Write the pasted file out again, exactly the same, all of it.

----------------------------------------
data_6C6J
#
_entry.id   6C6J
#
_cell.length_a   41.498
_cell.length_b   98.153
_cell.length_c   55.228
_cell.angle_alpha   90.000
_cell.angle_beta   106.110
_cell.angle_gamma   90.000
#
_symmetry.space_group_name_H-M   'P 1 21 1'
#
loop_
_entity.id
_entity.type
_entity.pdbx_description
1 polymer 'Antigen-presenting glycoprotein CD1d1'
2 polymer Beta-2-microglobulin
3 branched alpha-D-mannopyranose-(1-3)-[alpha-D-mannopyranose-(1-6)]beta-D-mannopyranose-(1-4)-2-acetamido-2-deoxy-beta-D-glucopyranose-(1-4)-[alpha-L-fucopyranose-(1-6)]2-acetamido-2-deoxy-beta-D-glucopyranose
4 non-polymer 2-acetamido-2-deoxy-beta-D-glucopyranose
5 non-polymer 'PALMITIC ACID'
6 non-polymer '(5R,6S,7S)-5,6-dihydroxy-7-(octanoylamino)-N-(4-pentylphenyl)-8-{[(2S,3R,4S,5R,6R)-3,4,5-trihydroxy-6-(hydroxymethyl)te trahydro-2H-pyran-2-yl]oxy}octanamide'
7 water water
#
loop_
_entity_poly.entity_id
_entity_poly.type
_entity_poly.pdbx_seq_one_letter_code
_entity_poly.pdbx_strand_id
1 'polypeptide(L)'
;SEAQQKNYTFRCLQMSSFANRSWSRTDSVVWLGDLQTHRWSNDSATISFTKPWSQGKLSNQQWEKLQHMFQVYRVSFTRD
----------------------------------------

data_6C6J
#
_entry.id   6C6J
#
_cell.length_a   41.498
_cell.length_b   98.153
_cell.length_c   55.228
_cell.angle_alpha   90.000
_cell.angle_beta   106.110
_cell.angle_gamma   90.000
#
_symmetry.space_group_name_H-M   'P 1 21 1'
#
loop_
_entity.id
_entity.type
_entity.pdbx_description
1 polymer 'Antigen-presenting glycoprotein CD1d1'
2 polymer Beta-2-microglobulin
3 branched alpha-D-mannopyranose-(1-3)-[alpha-D-mannopyranose-(1-6)]beta-D-mannopyranose-(1-4)-2-acetamido-2-deoxy-beta-D-glucopyranose-(1-4)-[alpha-L-fucopyranose-(1-6)]2-acetamido-2-deoxy-beta-D-glucopyranose
4 non-polymer 2-acetamido-2-deoxy-beta-D-glucopyranose
5 non-polymer 'PALMITIC ACID'
6 non-polymer '(5R,6S,7S)-5,6-dihydroxy-7-(octanoylamino)-N-(4-pentylphenyl)-8-{[(2S,3R,4S,5R,6R)-3,4,5-trihydroxy-6-(hydroxymethyl)te trahydro-2H-pyran-2-yl]oxy}octanamide'
7 water water
#
loop_
_entity_poly.entity_id
_entity_poly.type
_entity_poly.pdbx_seq_one_letter_code
_entity_poly.pdbx_strand_id
1 'polypeptide(L)'
;SEAQQKNYTFRCLQMSSFANRSWSRTDSVVWLGDLQTHRWSNDSATISFTKPWSQGKLSNQQWEKLQHMFQVYRVSFTRD